Since winning the bid in 2001 for the Olympic Games in Beijing this summer, China has sought to make over its image of heavyweight industrial pollutant to one of environmentally responsible, clean energy supporter. Beijing, a city with a population of 17.4 million, has implemented 20 costly projects over the past three years to clean up the smog and improve air quality, from installing desulfurization systems at most power generating units to restricting an estimated 3.5 million vehicles from driving on the city’s roads on certain days.
The nation that builds about two coal plants per week and already leads the world in carbon emissions by some estimates is so committed to presenting a sustainable face to the rest of the world this August, it has declared it will conduct a “Green Olympics”—promising zero net emissions associated with hosting the games. To some extent this campaign has paid off: China’s drive to “strengthen public awareness of environmental protection and promote the development and application of new technologies” has yielded some enviable results.
A team of engineers, designers, and architects recently installed GreenPix, a zero-carbon LED display and photovoltaic system integrated into a glass curtain wall in Beijing, just in time for the summer Olympics. Courtesy: Simone Giostra & Partners Architects
Giostra and British engineering firm Arup developed a new technology with the support of leading German PV manufacturers Schueco and SunWays to laminate polycrystalline PV cells in a glass curtain wall. The cells are placed with changing density on the entire building’s skin. The density pattern increases the building’s performance, allowing natural light to permeate the building envelope when required inside while at the same time reducing heat gain and transforming excessive solar radiation into energy for the media wall.Architect Simone Giostra anticipates that GreenPix’s display, composed of 2,292 color (RGB) LED light points—comparable to a 24,000-square-foot monitor for dynamic content display—will provide Beijing with a unique communication surface devoted to unprecedented forms of digital art.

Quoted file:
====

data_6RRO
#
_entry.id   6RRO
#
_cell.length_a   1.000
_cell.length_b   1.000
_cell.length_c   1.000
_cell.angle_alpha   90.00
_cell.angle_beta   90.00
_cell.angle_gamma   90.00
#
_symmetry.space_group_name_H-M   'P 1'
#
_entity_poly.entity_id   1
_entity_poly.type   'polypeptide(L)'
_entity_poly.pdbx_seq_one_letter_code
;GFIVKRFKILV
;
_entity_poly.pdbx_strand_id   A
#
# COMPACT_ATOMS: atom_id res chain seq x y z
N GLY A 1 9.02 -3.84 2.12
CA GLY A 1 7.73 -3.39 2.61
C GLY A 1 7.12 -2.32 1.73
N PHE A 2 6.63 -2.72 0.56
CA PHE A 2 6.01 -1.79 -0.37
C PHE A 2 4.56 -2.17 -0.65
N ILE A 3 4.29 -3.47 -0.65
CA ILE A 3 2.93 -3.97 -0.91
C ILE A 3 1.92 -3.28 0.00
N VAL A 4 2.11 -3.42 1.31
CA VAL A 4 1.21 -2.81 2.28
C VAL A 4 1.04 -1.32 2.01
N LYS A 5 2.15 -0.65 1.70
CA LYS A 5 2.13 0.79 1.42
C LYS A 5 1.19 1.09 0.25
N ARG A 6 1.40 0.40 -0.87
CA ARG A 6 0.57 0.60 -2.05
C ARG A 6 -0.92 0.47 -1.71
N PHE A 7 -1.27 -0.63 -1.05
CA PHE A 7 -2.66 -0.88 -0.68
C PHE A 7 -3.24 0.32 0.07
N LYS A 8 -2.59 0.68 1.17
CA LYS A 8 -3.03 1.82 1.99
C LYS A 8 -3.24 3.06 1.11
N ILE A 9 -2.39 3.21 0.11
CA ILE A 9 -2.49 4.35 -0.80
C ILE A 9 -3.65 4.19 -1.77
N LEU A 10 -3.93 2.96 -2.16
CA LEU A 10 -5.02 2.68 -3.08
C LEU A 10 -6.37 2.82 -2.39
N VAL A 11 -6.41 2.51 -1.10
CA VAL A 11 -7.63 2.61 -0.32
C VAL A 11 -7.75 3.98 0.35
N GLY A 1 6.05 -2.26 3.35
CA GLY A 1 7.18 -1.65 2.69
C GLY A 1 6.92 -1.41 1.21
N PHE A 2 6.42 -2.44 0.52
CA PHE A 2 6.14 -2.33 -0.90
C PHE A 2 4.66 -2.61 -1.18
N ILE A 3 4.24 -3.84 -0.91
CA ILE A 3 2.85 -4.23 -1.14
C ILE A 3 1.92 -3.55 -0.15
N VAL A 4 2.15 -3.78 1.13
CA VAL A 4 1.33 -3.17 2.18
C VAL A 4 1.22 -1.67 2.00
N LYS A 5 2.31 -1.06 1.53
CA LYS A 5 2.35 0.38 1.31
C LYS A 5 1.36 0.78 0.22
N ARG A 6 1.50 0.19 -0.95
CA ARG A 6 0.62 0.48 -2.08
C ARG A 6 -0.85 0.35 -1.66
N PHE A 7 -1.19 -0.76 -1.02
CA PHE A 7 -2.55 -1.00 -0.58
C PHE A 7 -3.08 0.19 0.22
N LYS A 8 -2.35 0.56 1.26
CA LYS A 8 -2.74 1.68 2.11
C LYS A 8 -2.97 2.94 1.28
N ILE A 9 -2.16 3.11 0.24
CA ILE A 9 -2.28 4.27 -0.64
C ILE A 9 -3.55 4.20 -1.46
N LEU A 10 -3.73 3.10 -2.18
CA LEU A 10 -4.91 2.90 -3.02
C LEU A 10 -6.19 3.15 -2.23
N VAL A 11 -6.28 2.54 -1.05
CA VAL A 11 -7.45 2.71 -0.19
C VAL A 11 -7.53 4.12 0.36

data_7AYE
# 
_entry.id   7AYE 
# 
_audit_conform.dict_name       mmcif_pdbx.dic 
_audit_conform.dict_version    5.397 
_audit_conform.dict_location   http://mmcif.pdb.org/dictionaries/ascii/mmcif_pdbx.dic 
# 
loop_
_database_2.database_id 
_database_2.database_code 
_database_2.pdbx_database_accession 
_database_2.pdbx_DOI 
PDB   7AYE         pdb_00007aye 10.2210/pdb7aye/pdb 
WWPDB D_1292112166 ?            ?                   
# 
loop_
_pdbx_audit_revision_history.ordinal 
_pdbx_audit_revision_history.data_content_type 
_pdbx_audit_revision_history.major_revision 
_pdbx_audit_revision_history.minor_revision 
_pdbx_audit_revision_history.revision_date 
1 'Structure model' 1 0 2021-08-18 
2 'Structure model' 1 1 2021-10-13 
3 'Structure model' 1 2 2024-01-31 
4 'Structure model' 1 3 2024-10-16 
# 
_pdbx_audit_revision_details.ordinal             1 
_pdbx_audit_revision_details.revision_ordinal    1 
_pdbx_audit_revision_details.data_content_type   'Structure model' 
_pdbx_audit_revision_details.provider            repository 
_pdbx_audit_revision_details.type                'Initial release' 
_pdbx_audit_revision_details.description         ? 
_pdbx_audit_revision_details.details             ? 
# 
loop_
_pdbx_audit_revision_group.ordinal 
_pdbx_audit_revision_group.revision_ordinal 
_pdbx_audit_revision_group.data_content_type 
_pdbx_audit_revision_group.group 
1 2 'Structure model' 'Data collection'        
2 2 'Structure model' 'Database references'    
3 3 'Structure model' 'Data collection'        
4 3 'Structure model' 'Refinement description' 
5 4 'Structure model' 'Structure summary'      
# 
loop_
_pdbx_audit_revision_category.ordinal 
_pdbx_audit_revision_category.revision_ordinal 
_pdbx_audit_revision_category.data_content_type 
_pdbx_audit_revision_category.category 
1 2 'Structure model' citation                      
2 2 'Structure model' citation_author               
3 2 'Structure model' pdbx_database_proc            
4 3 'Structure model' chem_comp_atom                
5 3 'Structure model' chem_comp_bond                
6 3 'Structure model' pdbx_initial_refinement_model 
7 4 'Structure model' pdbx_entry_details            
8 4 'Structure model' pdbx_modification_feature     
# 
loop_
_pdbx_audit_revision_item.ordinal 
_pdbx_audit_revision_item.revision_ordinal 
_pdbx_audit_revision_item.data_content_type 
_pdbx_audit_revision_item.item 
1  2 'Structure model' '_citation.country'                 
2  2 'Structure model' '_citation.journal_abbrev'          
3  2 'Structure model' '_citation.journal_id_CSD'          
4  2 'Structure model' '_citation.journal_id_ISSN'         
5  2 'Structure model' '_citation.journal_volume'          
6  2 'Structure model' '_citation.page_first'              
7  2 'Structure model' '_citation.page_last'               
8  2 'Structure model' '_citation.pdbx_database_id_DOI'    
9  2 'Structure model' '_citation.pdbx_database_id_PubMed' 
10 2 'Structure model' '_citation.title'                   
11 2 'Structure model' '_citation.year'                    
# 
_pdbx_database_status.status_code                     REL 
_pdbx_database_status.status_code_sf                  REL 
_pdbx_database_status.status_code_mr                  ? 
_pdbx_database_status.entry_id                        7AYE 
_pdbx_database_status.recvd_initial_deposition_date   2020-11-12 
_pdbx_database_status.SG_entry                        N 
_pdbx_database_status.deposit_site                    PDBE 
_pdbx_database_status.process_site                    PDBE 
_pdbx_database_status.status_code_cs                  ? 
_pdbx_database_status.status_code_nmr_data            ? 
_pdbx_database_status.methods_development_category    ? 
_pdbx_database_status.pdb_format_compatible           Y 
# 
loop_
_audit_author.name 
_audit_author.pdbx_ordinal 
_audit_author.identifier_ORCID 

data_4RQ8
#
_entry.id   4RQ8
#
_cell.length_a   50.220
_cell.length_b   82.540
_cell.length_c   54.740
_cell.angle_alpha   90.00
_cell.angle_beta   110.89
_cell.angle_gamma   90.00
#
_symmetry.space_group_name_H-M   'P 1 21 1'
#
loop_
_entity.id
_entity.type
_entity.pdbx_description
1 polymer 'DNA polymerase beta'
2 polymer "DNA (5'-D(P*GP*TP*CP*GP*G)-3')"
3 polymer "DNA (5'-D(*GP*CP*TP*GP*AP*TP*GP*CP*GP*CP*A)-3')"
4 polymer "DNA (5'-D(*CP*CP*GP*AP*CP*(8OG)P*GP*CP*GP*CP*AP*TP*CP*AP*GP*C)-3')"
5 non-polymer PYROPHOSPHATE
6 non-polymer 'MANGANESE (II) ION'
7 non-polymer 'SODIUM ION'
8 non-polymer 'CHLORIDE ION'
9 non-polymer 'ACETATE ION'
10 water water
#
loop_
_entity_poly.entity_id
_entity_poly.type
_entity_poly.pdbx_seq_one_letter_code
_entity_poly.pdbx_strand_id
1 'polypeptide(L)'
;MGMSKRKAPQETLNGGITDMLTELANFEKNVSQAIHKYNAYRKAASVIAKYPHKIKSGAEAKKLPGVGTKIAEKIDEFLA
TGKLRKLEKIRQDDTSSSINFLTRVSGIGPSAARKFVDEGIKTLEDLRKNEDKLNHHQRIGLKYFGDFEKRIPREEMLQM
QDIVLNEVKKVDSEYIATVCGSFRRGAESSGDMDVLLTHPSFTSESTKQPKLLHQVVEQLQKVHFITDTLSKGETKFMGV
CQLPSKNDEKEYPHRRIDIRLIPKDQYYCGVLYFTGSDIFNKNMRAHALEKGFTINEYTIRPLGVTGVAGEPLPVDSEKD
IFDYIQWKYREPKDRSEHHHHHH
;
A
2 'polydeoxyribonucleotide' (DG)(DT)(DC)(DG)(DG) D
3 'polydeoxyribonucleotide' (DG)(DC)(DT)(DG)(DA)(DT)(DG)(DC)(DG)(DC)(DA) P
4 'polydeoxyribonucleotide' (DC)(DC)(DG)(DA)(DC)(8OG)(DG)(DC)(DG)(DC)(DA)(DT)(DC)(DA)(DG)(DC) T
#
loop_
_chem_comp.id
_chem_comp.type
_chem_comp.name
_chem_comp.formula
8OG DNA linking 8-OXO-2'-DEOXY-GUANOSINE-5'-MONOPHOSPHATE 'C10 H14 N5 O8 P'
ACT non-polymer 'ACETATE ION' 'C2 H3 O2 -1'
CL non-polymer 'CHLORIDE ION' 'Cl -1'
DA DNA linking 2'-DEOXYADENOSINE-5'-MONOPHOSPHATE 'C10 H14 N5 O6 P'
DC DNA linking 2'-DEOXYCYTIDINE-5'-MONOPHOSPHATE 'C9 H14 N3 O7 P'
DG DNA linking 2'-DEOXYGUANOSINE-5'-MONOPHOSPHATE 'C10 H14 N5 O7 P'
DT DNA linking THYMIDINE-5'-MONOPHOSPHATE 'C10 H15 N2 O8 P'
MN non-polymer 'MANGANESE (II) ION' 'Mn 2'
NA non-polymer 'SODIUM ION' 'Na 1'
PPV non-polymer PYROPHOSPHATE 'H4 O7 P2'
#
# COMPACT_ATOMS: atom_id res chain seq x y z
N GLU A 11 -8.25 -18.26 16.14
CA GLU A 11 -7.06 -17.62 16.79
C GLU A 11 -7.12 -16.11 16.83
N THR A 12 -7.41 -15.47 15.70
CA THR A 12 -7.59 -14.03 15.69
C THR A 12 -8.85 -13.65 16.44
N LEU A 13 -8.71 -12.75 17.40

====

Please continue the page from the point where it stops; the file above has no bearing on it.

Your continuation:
Though this is likely, the project is more significant because it promotes an uncompromised integration of sustainable technology in architecture. It is a successful—” radical,” even, as Giostra calls it—example of an emerging solar energy technology worldwide: building-integrated photovoltaics (BIPV). Basically defined, BIPVs are PV materials serving as exterior structural building components, such as roofing, façade, or skylights. These materials can be installed during actual construction or retrofitted, and they are used typically for on-grid application rather than off-grid microgeneration.
Because the technology provides versatility and life-cycle savings, the BIPV sector is growing in popularity. Last year it had a worldwide growth spurt of 33% compared to 2006, says UK growth partnership company Frost & Sullivan. BIPV has also benefited from overwhelming political support in Europe, where the EU endorses the technology. Its major challenge continues to be affordability; in Europe, even with the help of EU subsidies and tax incentives that have lowered prices, it continues to be expensive. When cost is not an issue, the technology becomes an architectural component.The OpTIC project in Wales and StillwellAvenue Station in New York are modern examples of BIPV—although neither is as grand as the GreenPix in Beijing.